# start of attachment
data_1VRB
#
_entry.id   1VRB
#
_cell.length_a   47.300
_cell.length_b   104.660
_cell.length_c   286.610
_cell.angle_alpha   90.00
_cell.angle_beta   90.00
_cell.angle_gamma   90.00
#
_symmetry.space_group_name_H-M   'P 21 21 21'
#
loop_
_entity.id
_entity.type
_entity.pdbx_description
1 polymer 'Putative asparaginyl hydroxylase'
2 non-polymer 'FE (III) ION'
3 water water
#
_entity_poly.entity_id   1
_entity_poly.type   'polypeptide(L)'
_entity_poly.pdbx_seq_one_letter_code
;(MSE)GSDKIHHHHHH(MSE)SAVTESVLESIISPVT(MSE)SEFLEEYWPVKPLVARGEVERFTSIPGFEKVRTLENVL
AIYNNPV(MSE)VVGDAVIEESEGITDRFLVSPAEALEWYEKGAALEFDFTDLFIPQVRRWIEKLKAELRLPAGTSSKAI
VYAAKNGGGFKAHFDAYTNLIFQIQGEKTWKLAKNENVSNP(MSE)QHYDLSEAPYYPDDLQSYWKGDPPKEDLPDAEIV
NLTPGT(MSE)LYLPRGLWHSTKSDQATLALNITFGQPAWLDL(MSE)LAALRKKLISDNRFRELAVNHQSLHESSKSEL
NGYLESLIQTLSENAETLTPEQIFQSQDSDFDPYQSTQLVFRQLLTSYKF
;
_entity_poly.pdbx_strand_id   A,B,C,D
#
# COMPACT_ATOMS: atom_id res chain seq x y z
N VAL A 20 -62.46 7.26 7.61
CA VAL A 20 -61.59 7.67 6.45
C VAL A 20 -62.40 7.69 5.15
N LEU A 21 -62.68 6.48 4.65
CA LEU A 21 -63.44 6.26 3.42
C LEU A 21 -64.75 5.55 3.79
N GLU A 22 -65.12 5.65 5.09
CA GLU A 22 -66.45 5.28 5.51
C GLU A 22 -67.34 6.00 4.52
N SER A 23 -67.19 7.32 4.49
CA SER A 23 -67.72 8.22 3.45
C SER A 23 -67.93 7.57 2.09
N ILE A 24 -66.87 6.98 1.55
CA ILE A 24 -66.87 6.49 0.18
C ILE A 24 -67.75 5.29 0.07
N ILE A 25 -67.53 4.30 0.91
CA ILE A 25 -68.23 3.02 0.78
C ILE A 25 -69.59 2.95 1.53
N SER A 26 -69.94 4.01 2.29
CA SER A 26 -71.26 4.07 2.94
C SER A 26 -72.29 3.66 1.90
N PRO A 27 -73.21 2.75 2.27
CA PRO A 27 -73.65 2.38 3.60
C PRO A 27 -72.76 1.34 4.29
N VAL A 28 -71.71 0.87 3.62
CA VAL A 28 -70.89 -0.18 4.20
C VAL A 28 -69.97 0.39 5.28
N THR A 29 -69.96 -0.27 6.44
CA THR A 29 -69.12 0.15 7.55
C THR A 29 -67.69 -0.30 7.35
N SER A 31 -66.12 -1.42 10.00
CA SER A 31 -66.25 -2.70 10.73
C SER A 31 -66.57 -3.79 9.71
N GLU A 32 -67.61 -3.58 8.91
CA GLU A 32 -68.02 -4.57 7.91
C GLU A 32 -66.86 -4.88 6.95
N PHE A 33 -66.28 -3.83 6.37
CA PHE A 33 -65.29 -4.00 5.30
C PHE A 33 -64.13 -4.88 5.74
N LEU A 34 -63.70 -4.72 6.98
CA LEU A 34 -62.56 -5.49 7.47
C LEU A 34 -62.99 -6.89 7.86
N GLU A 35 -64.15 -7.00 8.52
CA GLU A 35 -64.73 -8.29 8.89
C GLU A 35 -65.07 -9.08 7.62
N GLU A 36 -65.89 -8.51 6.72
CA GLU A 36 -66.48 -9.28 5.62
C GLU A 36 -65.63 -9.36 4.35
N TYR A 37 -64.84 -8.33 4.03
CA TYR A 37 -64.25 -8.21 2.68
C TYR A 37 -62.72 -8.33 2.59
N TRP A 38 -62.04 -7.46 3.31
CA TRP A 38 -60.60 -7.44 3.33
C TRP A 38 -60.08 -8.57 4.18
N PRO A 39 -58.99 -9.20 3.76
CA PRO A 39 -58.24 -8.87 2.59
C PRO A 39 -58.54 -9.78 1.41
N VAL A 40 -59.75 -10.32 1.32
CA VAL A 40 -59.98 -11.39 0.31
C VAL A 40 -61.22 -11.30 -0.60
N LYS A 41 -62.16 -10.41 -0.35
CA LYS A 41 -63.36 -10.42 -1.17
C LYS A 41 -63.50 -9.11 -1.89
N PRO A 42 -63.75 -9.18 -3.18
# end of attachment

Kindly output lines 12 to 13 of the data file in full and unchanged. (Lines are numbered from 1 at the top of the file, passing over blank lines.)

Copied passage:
_symmetry.space_group_name_H-M   'P 21 21 21'
#